The traditional “hoshi-nori” flakes consumed in Japan are almost all prepared from cultured Porphyra and by mechanized methods. The product obtained is marketed after careful classification. This seaweed is known in Chile under the name of "fight", and it is consumed practically without any other preparation than drying or roasting.
The most frequent and abundant species of Porphyra in Patagonia is Porphyra columbina, whose thallus is relatively thick. After drying, lightly roasting and grinding it acquires a pleasant flavor that makes it a condiment for rice, fish and sauces. It combines very well with soy sauce to dress all kinds of hot dishes and also with chicken, fish and vegetables in fillings for cakes, fritters and empanadas. Its bright and dark color and its marked flavor allow it to be used to sprinkle canapés and give variety to sandwiches fillings, mayonnaise for cold cuts and both standard and diet meals -low in cholesterol-.
An alternative is the elaboration of "laver-bread", similar to that produced in Swansea -Wales-, based on various species of Porphyra.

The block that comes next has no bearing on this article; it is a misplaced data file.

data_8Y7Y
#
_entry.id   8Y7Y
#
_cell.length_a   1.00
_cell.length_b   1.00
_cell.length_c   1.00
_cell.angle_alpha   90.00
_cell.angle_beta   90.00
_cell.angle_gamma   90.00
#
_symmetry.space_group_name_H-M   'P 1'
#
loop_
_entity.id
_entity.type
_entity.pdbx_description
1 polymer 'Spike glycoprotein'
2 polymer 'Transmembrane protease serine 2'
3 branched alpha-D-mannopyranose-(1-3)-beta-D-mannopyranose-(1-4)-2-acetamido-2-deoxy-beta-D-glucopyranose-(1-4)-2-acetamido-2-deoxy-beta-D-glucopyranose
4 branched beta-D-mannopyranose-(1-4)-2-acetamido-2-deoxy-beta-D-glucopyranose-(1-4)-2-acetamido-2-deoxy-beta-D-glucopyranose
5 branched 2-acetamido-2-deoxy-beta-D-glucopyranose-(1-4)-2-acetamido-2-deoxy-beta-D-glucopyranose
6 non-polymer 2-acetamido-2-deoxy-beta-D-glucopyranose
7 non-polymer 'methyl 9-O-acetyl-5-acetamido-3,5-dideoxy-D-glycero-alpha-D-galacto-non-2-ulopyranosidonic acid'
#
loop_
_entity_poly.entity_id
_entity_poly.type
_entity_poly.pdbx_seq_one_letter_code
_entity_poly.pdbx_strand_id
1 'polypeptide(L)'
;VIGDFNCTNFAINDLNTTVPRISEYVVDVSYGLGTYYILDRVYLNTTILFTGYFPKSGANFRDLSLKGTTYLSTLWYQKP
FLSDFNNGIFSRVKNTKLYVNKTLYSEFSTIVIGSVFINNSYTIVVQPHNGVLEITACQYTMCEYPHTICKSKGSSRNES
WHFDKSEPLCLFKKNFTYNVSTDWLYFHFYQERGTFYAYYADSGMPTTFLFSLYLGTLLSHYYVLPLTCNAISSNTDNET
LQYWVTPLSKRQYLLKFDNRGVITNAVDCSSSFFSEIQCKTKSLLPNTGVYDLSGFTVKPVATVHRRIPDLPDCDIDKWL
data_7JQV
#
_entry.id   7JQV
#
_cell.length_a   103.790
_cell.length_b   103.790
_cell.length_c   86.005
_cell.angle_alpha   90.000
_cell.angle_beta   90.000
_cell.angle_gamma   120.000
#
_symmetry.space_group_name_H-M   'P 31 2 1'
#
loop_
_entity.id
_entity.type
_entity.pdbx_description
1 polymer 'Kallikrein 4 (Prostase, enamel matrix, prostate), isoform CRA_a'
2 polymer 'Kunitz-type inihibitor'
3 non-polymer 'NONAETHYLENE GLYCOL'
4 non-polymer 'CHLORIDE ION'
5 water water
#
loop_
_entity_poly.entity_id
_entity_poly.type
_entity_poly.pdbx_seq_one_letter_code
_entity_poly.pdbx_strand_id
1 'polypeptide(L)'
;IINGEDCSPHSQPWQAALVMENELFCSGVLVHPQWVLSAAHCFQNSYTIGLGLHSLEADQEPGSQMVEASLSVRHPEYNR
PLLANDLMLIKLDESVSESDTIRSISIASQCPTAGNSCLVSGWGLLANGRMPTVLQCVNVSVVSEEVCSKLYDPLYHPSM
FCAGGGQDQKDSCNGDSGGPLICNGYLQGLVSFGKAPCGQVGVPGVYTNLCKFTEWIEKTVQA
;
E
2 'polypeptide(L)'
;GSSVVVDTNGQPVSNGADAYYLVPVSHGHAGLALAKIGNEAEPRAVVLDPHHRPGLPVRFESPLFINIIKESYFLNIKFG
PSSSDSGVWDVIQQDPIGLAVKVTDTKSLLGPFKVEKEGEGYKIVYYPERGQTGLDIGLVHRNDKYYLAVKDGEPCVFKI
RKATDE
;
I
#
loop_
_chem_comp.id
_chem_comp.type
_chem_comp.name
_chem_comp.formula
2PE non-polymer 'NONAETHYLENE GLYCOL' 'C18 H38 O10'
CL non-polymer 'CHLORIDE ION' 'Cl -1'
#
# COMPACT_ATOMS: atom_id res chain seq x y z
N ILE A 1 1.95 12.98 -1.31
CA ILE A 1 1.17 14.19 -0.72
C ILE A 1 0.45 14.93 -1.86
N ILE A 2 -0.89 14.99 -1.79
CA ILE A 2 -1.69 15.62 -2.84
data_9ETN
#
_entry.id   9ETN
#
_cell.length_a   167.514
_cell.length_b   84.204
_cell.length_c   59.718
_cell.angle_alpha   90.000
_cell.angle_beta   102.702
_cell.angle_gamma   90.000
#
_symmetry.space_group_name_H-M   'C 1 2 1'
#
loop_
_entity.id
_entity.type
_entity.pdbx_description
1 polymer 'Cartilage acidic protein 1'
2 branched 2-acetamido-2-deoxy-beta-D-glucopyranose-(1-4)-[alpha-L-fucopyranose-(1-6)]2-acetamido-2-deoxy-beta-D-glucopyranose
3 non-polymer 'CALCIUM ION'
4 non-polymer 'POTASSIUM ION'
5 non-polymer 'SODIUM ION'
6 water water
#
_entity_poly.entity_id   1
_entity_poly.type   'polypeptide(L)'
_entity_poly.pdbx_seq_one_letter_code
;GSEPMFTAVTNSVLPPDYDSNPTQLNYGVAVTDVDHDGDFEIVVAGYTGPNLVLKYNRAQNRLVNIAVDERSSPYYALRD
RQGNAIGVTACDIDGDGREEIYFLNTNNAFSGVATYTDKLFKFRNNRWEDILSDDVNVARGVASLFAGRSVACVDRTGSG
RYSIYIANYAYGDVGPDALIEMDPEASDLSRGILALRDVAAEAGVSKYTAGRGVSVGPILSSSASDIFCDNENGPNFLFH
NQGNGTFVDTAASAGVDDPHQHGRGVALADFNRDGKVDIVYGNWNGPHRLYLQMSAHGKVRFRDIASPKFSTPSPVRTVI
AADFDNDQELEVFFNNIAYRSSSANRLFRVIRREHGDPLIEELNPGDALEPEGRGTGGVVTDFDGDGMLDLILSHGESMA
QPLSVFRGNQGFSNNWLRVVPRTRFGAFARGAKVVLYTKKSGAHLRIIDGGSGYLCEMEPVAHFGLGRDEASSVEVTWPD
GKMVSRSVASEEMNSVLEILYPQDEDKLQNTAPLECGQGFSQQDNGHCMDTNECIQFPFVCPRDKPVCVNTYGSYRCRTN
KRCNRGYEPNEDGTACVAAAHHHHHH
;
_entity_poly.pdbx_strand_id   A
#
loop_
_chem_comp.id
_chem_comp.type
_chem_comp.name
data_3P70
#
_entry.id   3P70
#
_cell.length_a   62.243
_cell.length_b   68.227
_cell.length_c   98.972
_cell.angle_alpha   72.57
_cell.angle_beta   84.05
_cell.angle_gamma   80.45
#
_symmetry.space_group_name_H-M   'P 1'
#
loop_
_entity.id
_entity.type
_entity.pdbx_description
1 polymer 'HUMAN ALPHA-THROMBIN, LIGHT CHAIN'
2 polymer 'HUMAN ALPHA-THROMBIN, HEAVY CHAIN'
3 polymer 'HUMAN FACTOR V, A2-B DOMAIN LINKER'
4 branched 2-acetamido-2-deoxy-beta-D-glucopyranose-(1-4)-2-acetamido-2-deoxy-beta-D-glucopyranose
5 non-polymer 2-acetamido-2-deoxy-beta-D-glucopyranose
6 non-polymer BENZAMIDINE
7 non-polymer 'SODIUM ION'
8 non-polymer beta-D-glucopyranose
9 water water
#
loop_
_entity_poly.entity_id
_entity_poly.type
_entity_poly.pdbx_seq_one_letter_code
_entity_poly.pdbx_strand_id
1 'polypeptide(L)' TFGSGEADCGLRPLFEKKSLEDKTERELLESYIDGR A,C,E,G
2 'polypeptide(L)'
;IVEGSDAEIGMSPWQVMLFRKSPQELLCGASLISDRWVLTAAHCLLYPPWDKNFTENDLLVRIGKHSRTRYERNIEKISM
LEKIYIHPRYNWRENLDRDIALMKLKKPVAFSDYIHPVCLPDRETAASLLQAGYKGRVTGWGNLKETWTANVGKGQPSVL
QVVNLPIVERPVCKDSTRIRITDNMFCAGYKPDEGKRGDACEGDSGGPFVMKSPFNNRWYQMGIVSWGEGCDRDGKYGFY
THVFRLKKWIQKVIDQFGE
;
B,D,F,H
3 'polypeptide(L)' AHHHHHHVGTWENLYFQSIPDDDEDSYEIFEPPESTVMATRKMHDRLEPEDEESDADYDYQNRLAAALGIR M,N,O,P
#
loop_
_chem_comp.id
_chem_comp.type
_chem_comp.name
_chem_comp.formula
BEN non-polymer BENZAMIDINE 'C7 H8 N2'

Another algae that could be marketed - especially in the southern part of the country where the Chilean community uses it - is Durvillaea antarctica. However, the collection areas of this species would be limited to very specific and difficult-to-access points in Tierra del Fuego. It is sold dry in bundles and is cooked mainly in stews, replacing meat for its texture. The taste -although it is particular- is not unpleasant and it accepts very well the type of traditional seasoning in our country.
The Patagonian provinces are evaluating the possibility of developing their aquaculture as an economic alternative. The pollution-free waters of our coasts allow the cultivation of Undaria, an exotic algae that serves as the basis for the production of “wakame”. This seaweed has an interesting value in the international market since its consumption in the East has grown approximately five times in the last 50 years. A kilogram of fresh Undaria has an estimated price of 0.8 US dollars. It would be interesting to develop its use as a way to control its excessive proliferation.